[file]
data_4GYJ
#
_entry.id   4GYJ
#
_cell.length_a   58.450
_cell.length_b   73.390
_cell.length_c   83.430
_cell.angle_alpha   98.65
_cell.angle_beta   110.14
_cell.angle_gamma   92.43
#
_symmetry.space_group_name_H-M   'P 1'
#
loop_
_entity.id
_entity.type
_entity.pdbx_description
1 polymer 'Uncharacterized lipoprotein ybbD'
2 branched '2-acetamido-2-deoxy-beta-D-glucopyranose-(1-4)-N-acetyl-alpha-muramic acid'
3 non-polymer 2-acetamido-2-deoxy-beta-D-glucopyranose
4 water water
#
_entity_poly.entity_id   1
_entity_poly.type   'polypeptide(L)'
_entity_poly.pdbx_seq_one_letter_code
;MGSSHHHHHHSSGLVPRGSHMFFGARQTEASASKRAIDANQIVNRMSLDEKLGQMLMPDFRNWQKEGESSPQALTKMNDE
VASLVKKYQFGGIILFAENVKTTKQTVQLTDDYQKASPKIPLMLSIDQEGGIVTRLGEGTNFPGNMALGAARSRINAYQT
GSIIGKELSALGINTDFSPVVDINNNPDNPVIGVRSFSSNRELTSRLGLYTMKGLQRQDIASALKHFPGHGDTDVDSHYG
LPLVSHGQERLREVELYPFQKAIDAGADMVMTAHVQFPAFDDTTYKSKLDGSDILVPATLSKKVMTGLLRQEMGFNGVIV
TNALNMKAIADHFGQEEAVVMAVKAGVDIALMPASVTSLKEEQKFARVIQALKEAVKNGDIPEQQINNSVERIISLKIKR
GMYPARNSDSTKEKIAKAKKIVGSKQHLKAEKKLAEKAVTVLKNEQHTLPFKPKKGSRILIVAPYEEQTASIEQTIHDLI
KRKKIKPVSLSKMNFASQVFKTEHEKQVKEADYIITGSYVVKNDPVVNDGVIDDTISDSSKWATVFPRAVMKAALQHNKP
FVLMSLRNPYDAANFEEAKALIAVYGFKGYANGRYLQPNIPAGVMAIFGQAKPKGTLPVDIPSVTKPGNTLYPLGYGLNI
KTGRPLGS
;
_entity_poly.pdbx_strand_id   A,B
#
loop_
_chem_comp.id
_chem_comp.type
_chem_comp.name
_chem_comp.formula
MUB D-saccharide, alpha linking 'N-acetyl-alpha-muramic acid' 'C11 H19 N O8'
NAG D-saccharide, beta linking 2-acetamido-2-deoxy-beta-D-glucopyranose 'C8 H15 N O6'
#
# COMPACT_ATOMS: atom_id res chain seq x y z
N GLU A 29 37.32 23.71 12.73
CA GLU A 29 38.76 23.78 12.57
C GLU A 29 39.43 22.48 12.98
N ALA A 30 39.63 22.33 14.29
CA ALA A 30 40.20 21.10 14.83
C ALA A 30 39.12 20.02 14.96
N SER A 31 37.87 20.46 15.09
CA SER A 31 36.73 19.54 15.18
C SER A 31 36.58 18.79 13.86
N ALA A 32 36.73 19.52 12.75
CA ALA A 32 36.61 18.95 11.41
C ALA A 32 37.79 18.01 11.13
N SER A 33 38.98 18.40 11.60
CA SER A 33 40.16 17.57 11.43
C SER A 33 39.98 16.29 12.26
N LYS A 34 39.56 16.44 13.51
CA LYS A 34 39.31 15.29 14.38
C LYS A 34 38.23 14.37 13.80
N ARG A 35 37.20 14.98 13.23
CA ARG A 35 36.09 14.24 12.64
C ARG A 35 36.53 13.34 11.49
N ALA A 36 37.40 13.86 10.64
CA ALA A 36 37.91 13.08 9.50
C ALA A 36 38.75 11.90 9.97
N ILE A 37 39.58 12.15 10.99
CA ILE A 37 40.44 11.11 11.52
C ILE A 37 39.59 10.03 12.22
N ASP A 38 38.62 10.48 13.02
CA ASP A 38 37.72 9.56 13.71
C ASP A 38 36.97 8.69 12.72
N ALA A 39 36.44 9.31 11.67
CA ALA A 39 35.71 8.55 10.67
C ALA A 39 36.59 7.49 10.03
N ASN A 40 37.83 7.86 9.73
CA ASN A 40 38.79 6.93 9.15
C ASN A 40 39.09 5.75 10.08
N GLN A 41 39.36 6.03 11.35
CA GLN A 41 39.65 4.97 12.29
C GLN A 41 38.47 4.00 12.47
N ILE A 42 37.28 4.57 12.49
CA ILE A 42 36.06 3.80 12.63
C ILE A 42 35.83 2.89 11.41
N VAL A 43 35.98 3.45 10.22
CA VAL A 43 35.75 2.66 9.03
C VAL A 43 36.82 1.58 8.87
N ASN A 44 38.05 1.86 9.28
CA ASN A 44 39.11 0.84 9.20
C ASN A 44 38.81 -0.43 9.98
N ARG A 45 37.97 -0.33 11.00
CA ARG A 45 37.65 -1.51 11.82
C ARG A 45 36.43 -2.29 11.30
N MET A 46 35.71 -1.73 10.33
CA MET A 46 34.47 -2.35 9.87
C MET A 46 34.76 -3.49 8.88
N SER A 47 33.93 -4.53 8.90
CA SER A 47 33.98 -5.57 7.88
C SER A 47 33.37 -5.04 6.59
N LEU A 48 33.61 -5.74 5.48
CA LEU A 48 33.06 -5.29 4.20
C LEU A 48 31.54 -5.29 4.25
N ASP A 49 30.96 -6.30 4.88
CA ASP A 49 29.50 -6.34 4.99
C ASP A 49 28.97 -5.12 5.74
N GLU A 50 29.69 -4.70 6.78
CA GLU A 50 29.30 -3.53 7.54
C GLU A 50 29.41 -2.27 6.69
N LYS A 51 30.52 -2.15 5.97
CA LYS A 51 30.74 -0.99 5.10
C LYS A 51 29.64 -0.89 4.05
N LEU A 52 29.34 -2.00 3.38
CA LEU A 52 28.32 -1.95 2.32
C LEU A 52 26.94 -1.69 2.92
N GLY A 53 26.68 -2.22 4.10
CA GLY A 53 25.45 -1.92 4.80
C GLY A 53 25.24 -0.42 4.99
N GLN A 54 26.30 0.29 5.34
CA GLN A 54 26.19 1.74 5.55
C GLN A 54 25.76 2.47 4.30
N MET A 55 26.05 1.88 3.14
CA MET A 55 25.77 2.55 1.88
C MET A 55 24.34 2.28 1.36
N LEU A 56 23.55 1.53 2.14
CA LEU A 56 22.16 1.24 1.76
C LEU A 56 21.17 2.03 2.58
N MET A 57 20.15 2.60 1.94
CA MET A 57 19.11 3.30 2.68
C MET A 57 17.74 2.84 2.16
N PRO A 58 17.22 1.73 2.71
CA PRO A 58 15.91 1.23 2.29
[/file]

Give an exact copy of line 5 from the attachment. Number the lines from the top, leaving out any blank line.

_cell.length_a   58.450